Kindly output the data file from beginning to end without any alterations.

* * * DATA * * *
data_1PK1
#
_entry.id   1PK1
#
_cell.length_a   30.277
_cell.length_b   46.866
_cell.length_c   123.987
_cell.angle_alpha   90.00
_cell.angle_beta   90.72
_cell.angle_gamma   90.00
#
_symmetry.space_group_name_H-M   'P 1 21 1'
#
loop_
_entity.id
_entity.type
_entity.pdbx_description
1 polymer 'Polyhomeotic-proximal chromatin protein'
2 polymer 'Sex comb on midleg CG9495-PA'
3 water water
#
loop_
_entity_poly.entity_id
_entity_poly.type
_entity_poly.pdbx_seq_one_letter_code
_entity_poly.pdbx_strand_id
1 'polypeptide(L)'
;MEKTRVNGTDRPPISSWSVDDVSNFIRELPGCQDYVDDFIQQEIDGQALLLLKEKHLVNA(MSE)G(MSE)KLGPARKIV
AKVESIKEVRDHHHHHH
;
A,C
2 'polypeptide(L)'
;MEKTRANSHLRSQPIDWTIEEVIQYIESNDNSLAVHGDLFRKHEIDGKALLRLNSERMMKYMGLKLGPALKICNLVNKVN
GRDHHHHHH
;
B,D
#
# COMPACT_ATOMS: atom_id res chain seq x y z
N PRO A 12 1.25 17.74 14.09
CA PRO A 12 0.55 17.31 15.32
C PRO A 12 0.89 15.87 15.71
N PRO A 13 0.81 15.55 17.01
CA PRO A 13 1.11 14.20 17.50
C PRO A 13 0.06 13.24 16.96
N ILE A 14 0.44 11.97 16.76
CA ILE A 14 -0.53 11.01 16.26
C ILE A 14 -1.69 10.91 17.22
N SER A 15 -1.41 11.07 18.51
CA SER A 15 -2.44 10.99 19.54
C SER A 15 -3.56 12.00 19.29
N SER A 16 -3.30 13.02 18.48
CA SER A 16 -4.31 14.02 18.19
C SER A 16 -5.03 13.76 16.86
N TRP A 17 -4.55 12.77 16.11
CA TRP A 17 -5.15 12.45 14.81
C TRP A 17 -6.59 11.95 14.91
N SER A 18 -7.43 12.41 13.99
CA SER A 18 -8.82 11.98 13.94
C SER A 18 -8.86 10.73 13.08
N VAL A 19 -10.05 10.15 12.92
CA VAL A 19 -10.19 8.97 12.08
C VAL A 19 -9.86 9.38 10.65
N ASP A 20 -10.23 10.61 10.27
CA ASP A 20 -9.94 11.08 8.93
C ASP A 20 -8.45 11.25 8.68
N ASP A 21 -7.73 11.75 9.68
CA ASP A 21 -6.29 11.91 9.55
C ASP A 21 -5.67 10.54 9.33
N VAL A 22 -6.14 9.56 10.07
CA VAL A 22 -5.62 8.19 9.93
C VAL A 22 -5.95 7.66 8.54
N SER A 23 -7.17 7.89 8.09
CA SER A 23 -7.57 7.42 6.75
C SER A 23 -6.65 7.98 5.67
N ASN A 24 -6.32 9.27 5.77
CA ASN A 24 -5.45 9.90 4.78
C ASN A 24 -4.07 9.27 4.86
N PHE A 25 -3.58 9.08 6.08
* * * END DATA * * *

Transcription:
data_1PK1
#
_entry.id   1PK1
#
_cell.length_a   30.277
_cell.length_b   46.866
_cell.length_c   123.987
_cell.angle_alpha   90.00
_cell.angle_beta   90.72
_cell.angle_gamma   90.00
#
_symmetry.space_group_name_H-M   'P 1 21 1'
#
loop_
_entity.id
_entity.type
_entity.pdbx_description
1 polymer 'Polyhomeotic-proximal chromatin protein'
2 polymer 'Sex comb on midleg CG9495-PA'
3 water water
#
loop_
_entity_poly.entity_id
_entity_poly.type
_entity_poly.pdbx_seq_one_letter_code
_entity_poly.pdbx_strand_id
1 'polypeptide(L)'
;MEKTRVNGTDRPPISSWSVDDVSNFIRELPGCQDYVDDFIQQEIDGQALLLLKEKHLVNA(MSE)G(MSE)KLGPARKIV
AKVESIKEVRDHHHHHH
;
A,C
2 'polypeptide(L)'
;MEKTRANSHLRSQPIDWTIEEVIQYIESNDNSLAVHGDLFRKHEIDGKALLRLNSERMMKYMGLKLGPALKICNLVNKVN
GRDHHHHHH
;
B,D
#
# COMPACT_ATOMS: atom_id res chain seq x y z
N PRO A 12 1.25 17.74 14.09
CA PRO A 12 0.55 17.31 15.32
C PRO A 12 0.89 15.87 15.71
N PRO A 13 0.81 15.55 17.01
CA PRO A 13 1.11 14.20 17.50
C PRO A 13 0.06 13.24 16.96
N ILE A 14 0.44 11.97 16.76
CA ILE A 14 -0.53 11.01 16.26
C ILE A 14 -1.69 10.91 17.22
N SER A 15 -1.41 11.07 18.51
CA SER A 15 -2.44 10.99 19.54
C SER A 15 -3.56 12.00 19.29
N SER A 16 -3.30 13.02 18.48
CA SER A 16 -4.31 14.02 18.19
C SER A 16 -5.03 13.76 16.86
N TRP A 17 -4.55 12.77 16.11
CA TRP A 17 -5.15 12.45 14.81
C TRP A 17 -6.59 11.95 14.91
N SER A 18 -7.43 12.41 13.99
CA SER A 18 -8.82 11.98 13.94
C SER A 18 -8.86 10.73 13.08
N VAL A 19 -10.05 10.15 12.92
CA VAL A 19 -10.19 8.97 12.08
C VAL A 19 -9.86 9.38 10.65
N ASP A 20 -10.23 10.61 10.27
CA ASP A 20 -9.94 11.08 8.93
C ASP A 20 -8.45 11.25 8.68
N ASP A 21 -7.73 11.75 9.68
CA ASP A 21 -6.29 11.91 9.55
C ASP A 21 -5.67 10.54 9.33
N VAL A 22 -6.14 9.56 10.07
CA VAL A 22 -5.62 8.19 9.93
C VAL A 22 -5.95 7.66 8.54
N SER A 23 -7.17 7.89 8.09
CA SER A 23 -7.57 7.42 6.75
C SER A 23 -6.65 7.98 5.67
N ASN A 24 -6.32 9.27 5.77
CA ASN A 24 -5.45 9.90 4.78
C ASN A 24 -4.07 9.27 4.86
N PHE A 25 -3.58 9.08 6.08